The weekend debate: Should former MPs get to keep their parliamentary passes?

Here’s your starter for ten in our weekend slot where we throw up an idea or thought for debate…

This week saw the revelation in the Independent that there are now 326 former MPs who hold Former Members’ Passes.

The passes allow them access to bring guests into the House of Commons and book restaurants with family in the Palace of Westminster. The Independent raises worries that former MPs may be using these passes to further there lobbying careers.

Former speaker Michael Martin introduced the scheme to allow former MPs to keep up with friends in Parliament but should former MPs have passes at all?

Why should our Parliament be used as a social club for MPs who have resigned or been kicked out by voters and in some cases even committed a criminal offence?


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16 Comments

  • Tony Dawson 17th Dec '11 - 9:12am

    Their there (sic)!

    It is, after all, the oldest Gentlemen’s Club in Britain.

  • David from Ealing 17th Dec '11 - 9:50am

    No is the answer.

  • Nigel Ashton 17th Dec '11 - 10:16am

    No.

  • Not a very good topic for debate :-)

    No

  • A definite “No”. They would not be allowed to keep their passes or their swipe cards in any other organisation in the UK – they would have to hand them in on their departure. By all means let them have some kind of ID card (with picture) which gives them some limited concessions as former MPs (such as those cards which university Alumni hold).

  • Sorry Hywel, I’ll try and do better next time! Suggestions are welcome.

  • Sue Doughty 17th Dec '11 - 2:01pm

    OK, I’ve got one but never use it for lobbying. Hardly use it for restaurant facilities. Can’t take friends only family and can only use the restaurant facilities at times when the House is more or less empty. Better restaurants are available. The pass does not allow me free access to all areas such as the excellent library facilities or indeed to the floors where members have their offices. So in summary – I can use restaurants only when there’s no one else there but I can buy a cup of tea. Can’t walk around the building. Can’t take friends to dinner. Can’t use the library or book a meeting room. I can by-pass security and since I’ve already been vetted it makes sense.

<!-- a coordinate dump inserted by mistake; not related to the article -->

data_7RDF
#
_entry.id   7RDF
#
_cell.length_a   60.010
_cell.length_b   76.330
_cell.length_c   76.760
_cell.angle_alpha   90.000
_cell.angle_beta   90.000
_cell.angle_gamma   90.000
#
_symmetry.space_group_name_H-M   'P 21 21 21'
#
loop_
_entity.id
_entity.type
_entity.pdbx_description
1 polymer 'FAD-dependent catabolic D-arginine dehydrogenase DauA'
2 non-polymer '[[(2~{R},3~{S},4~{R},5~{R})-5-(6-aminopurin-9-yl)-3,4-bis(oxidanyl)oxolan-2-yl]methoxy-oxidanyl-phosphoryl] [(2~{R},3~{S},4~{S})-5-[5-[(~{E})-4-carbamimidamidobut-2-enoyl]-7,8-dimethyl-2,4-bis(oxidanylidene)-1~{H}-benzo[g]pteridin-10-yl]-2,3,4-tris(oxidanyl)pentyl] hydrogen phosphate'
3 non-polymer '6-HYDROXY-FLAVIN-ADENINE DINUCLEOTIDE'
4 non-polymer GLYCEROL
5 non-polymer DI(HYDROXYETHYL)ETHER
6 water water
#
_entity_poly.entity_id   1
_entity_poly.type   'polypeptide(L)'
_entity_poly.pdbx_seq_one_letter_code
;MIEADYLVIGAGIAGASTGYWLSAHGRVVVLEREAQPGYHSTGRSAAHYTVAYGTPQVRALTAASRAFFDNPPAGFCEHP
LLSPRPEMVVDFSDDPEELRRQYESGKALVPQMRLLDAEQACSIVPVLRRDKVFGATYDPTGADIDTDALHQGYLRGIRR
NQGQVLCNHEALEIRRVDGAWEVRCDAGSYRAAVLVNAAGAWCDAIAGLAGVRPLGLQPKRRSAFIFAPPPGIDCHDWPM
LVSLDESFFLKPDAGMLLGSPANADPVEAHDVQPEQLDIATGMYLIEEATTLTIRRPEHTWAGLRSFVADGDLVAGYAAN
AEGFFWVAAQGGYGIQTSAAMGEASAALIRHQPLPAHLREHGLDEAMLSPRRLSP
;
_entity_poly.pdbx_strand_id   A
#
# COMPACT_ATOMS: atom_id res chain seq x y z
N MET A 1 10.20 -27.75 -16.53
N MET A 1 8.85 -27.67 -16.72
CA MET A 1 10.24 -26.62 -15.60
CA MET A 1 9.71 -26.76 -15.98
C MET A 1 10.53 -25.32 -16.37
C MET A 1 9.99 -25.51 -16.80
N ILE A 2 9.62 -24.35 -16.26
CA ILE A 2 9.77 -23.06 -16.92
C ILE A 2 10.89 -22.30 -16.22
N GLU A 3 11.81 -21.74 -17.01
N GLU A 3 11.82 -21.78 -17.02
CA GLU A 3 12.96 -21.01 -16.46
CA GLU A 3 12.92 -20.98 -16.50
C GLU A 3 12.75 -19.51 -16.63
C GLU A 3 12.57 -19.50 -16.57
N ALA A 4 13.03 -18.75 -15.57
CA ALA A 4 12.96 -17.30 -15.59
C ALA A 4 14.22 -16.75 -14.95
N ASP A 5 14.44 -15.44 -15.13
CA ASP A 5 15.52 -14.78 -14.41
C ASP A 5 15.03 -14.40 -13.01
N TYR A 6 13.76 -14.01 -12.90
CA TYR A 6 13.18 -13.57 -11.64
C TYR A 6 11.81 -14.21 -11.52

No problem with having the pass taken away, but in fairness I see very few ex members walking around the building thanks to the excellent work by the late Patsy Calton MP in ensuring that that all the more obvious gentlemen’s club attractions are not available to ex members.

  • Alan Muhammed Alan Muhammed 17th Dec '11 - 6:03pm

    As Sue Doughty says above, it’s a fairly useless pass beyond getting through the doors. You could argue that the rules are not strictly enforced i.e. if you were at a certain lunch place at a certain time that you shouldn’t be at, would it get noticed? But, it’s too big a risk to reputation.

    It’s also unlike other workplaces in the sense that, you know exactly who replaced you and I don’t imagine it’d be pleasant bumping into them – they’d sure raise the alarm if they suspected you shouldn’t be there.

  • Unless there is a reason for the practice which clearly benefits democracy and the institution, the answer has to be no. However slight the personal benefits, MPs should be more mindful of how it looks to the public – and it looks like an old boys’ club.

  • simon wilson 18th Dec '11 - 5:28pm

    @Sue Doughty-If it is so useless, why bother having it?

    Surely there are enough former MPs around Westminster as members of the House of Lords as it is.

    This is something the party should be against.

  • Sue Doughty 18th Dec '11 - 6:41pm

    I agree. The other issue is the use of researchers passes.

  • No

    When any normal person leaves a job they quite rightly and understandably lose access to their former place of work. I doubt this would be different if the former place of work happened to have a canteen so i see no reason why former MPs should have a pass which allows them access to the Houses of Parliament.

  • Margaret A. Rutter 19th Dec '11 - 9:17pm

    When I left the Ministry of Defence I handed my pass in. However, I can obtain a day pass to visit friends still working there, and am permited to use the canteen with the person I am visiting. Why not use this procedure for former MPs?

  • Or you could try opening the House to the public to which it belongs.

  • LondonLiberal 20th Dec '11 - 12:04pm

    actually, david, i think it’s technically a royal palace and so belongs to the Queen. As indeed, do we.

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